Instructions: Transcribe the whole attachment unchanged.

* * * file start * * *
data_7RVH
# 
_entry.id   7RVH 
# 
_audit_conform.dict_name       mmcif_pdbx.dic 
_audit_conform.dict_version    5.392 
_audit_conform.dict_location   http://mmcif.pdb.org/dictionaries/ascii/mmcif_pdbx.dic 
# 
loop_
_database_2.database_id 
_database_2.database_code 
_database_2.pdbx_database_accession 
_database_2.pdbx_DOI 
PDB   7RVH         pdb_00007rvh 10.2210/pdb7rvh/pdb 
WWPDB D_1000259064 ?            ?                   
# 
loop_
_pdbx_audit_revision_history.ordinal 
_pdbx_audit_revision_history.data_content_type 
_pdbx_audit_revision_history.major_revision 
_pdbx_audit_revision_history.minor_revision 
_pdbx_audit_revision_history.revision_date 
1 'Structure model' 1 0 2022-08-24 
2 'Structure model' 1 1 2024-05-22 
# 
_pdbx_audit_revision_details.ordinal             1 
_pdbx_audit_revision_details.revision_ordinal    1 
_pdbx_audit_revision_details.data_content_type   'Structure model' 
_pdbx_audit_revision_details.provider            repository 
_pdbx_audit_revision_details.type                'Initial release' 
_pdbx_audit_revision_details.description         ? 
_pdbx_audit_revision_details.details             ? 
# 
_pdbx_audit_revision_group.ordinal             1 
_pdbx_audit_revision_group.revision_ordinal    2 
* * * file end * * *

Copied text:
data_7RVH
# 
_entry.id   7RVH 
# 
_audit_conform.dict_name       mmcif_pdbx.dic 
_audit_conform.dict_version    5.392 
_audit_conform.dict_location   http://mmcif.pdb.org/dictionaries/ascii/mmcif_pdbx.dic 
# 
loop_
_database_2.database_id 
_database_2.database_code 
_database_2.pdbx_database_accession 
_database_2.pdbx_DOI 
PDB   7RVH         pdb_00007rvh 10.2210/pdb7rvh/pdb 
WWPDB D_1000259064 ?            ?                   
# 
loop_
_pdbx_audit_revision_history.ordinal 
_pdbx_audit_revision_history.data_content_type 
_pdbx_audit_revision_history.major_revision 
_pdbx_audit_revision_history.minor_revision 
_pdbx_audit_revision_history.revision_date 
1 'Structure model' 1 0 2022-08-24 
2 'Structure model' 1 1 2024-05-22 
# 
_pdbx_audit_revision_details.ordinal             1 
_pdbx_audit_revision_details.revision_ordinal    1 
_pdbx_audit_revision_details.data_content_type   'Structure model' 
_pdbx_audit_revision_details.provider            repository 
_pdbx_audit_revision_details.type                'Initial release' 
_pdbx_audit_revision_details.description         ? 
_pdbx_audit_revision_details.details             ? 
# 
_pdbx_audit_revision_group.ordinal             1 
_pdbx_audit_revision_group.revision_ordinal    2 